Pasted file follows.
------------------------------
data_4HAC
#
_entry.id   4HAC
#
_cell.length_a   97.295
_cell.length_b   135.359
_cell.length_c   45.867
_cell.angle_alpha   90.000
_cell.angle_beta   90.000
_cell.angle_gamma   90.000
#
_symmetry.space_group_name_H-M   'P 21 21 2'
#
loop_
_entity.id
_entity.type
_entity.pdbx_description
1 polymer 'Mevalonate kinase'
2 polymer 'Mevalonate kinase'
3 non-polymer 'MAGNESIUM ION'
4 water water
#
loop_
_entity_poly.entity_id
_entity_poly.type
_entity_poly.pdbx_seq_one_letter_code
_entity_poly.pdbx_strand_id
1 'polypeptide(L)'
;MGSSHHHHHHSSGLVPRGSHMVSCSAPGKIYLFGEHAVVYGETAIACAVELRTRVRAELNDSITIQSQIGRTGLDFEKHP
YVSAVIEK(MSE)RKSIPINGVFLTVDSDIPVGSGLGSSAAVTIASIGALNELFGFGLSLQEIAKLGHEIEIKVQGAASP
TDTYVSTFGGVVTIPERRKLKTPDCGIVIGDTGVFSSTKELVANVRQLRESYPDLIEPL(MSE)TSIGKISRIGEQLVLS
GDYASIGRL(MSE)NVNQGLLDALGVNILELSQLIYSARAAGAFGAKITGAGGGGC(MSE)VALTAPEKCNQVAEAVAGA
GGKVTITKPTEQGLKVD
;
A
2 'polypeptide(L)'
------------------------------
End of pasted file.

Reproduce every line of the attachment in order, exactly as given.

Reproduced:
data_4HAC
#
_entry.id   4HAC
#
_cell.length_a   97.295
_cell.length_b   135.359
_cell.length_c   45.867
_cell.angle_alpha   90.000
_cell.angle_beta   90.000
_cell.angle_gamma   90.000
#
_symmetry.space_group_name_H-M   'P 21 21 2'
#
loop_
_entity.id
_entity.type
_entity.pdbx_description
1 polymer 'Mevalonate kinase'
2 polymer 'Mevalonate kinase'
3 non-polymer 'MAGNESIUM ION'
4 water water
#
loop_
_entity_poly.entity_id
_entity_poly.type
_entity_poly.pdbx_seq_one_letter_code
_entity_poly.pdbx_strand_id
1 'polypeptide(L)'
;MGSSHHHHHHSSGLVPRGSHMVSCSAPGKIYLFGEHAVVYGETAIACAVELRTRVRAELNDSITIQSQIGRTGLDFEKHP
YVSAVIEK(MSE)RKSIPINGVFLTVDSDIPVGSGLGSSAAVTIASIGALNELFGFGLSLQEIAKLGHEIEIKVQGAASP
TDTYVSTFGGVVTIPERRKLKTPDCGIVIGDTGVFSSTKELVANVRQLRESYPDLIEPL(MSE)TSIGKISRIGEQLVLS
GDYASIGRL(MSE)NVNQGLLDALGVNILELSQLIYSARAAGAFGAKITGAGGGGC(MSE)VALTAPEKCNQVAEAVAGA
GGKVTITKPTEQGLKVD
;
A
2 'polypeptide(L)'